Five albums from the 1970s that had no business being as excellent as they are

The 1970s were an excellent decade for music, but no one expected these albums to be as good as they were.
David Bowie in concert
David Bowie in concert / Ron Pownall Photography/GettyImages
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The Cars - The Cars (1978)

In a previous article, I wrote that the Cars should not be in the Rock and Roll Hall of Fame and I stand by that. The debut studio record from the band is fantastic. Both things can be true. The Rock Hall should be about sustained excellence over many years, not one or two accidentally great records. Still, the Cars wanted to be something akin to Aerosmith and turned out to be a bit more like Talking Heads.

This record begins with three tracks that might be the band's best. "Good Times Roll," "My Best Friend's Girl," and "Just What I Needed" are a proper way to start any LP, but for a band to announce themselves that way on a debut record is even more impressive. The entire record goes by too quickly at just 35 minutes and 11 seconds so the Cars did leave fans wanting more.

They delivered too, at least until they faded into cliche pop-rock. Had they kept up the sound they created on the first album, they would surely be worthy of Rock Hall induction.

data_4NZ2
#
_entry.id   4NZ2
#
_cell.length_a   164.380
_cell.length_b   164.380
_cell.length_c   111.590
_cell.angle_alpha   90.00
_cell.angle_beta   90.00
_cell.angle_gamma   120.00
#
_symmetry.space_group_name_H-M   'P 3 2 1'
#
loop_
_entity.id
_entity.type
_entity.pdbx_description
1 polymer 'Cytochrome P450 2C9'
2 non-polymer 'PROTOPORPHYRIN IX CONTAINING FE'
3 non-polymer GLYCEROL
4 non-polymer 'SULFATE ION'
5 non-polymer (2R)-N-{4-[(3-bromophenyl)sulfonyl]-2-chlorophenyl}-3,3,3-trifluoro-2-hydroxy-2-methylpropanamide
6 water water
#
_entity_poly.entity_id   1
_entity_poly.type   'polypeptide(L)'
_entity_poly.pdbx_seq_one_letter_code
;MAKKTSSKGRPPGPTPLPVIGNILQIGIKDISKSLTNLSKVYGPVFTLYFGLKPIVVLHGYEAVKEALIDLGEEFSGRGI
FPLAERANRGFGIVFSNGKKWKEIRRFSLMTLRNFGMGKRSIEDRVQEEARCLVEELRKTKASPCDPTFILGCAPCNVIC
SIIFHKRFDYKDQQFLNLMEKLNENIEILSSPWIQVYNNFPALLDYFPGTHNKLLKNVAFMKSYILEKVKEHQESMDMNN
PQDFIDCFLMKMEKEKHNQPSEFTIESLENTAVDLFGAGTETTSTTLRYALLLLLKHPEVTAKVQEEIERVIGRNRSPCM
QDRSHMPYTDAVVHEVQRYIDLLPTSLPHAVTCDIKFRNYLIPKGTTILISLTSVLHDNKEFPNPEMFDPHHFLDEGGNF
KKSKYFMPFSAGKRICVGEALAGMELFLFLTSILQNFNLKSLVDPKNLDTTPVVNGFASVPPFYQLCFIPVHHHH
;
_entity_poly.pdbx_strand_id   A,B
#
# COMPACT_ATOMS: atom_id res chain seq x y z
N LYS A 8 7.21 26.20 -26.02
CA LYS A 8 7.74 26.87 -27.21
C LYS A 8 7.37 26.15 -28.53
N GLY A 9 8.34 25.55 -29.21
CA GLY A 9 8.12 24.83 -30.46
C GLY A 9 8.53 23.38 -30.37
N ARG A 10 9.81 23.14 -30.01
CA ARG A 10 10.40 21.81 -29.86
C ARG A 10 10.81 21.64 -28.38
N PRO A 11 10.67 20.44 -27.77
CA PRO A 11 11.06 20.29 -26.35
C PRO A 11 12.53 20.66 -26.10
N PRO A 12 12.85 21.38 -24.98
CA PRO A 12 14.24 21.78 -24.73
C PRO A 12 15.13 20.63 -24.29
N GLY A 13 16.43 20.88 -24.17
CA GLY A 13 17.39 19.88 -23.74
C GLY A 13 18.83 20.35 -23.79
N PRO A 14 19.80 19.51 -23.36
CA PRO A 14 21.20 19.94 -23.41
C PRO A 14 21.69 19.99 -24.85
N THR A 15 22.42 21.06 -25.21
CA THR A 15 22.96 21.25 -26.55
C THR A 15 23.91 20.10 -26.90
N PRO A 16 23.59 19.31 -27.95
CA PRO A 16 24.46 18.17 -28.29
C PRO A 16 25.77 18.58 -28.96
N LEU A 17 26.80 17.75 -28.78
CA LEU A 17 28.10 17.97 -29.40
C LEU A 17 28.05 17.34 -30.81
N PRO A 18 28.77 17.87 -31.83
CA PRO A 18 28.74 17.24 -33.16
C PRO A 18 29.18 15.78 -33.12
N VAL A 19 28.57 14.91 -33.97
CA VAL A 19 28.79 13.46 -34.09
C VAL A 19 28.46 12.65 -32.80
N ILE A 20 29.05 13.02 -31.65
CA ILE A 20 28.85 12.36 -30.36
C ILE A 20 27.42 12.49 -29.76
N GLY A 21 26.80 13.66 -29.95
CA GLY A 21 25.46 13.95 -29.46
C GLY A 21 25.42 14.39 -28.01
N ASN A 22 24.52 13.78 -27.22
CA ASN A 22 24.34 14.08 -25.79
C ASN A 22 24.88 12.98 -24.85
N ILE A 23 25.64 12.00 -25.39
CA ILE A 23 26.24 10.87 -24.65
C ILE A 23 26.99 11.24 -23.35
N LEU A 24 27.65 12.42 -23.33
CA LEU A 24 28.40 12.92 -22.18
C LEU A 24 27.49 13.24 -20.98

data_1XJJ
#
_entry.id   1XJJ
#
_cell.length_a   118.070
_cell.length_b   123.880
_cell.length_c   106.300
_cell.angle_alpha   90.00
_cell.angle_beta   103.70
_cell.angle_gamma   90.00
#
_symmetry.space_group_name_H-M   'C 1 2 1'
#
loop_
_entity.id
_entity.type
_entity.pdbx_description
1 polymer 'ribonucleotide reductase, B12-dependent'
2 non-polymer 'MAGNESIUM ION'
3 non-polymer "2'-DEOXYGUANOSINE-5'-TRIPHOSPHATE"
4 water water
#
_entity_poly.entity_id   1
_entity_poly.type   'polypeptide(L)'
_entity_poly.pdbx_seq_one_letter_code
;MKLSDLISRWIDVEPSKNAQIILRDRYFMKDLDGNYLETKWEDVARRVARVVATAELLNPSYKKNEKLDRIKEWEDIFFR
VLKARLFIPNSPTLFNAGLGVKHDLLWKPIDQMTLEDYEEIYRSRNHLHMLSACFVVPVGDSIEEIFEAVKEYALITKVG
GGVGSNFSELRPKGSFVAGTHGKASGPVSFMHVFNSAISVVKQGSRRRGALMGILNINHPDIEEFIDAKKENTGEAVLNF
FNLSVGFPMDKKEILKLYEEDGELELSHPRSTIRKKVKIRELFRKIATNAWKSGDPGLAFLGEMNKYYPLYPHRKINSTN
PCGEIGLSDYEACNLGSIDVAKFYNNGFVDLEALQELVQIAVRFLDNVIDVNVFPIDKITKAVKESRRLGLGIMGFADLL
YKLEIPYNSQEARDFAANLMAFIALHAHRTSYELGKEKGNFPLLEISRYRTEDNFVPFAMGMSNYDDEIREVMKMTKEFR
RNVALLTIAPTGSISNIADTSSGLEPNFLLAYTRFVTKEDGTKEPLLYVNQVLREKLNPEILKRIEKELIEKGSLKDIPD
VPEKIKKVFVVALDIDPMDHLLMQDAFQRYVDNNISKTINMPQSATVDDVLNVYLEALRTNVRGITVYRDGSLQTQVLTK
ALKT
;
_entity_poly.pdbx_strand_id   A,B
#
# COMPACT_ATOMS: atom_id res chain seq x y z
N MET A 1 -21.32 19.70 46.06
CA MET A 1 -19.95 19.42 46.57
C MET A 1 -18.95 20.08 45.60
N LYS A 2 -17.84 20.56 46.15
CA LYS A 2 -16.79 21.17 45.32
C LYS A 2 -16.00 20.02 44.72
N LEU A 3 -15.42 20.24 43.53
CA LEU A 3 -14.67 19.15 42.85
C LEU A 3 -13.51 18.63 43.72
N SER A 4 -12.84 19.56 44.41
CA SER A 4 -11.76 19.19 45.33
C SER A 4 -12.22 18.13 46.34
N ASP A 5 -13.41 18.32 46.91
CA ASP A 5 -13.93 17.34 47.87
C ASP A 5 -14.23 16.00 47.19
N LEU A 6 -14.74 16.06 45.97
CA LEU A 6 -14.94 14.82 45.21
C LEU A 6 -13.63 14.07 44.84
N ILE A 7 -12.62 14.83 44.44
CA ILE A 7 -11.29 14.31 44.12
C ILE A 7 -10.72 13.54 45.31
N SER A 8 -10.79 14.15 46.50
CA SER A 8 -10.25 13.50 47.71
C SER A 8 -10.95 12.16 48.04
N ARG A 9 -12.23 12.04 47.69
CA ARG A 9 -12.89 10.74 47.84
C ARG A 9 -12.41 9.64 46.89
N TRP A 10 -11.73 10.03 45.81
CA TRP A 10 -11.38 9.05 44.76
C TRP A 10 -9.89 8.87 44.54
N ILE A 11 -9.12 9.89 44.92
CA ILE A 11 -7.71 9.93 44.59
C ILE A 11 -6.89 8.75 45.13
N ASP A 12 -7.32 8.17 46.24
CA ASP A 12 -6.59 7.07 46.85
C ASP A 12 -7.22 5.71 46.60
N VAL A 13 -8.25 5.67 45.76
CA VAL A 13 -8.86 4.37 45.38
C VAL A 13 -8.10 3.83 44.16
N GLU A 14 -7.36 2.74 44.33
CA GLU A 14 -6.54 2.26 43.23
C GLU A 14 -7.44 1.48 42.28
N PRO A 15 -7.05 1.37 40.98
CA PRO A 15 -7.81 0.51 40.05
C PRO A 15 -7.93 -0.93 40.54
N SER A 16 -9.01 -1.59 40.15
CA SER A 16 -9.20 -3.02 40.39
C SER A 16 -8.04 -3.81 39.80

Van Halen - Van Halen (1978)

Had this album come out ten years later, people might have been thinking, "OK, fine. But don't we have enough of this music?" Hair bands were all the rage in the late 1980s, but in 1978 Van Halen was a bit different. They wanted to be guitar gods - and, as far as Eddie Van Halen is concerned, he was - but they didn't want to continue in the same dark realm as Black Sabbath. Van Halen wanted to have a lot of personality.

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This worked, at least in the first lineup of the group, because while David Lee Roth did not have the greatest voice, he did know how to fit what he could do with the musical excellence of the rest of the group. The band could not make true ballads, but that was a great thing. Not until Sammy Hagar joined the band after Roth was kicked out did Van Halen start to lose its originality and become the same thing as Ratt and Quiet Riot.

The group's debut record had a number of bangers. "Runnin' with the Devil" was dangerous enough to scare middle-American parents. "Eruption" set the stage for Eddie Van Halen to become one of the most important guitarists in rock history. "Jamie's Cryin'" was a wicked stream of metal. The album did not change the history of rock, but it sure remains entertaining.

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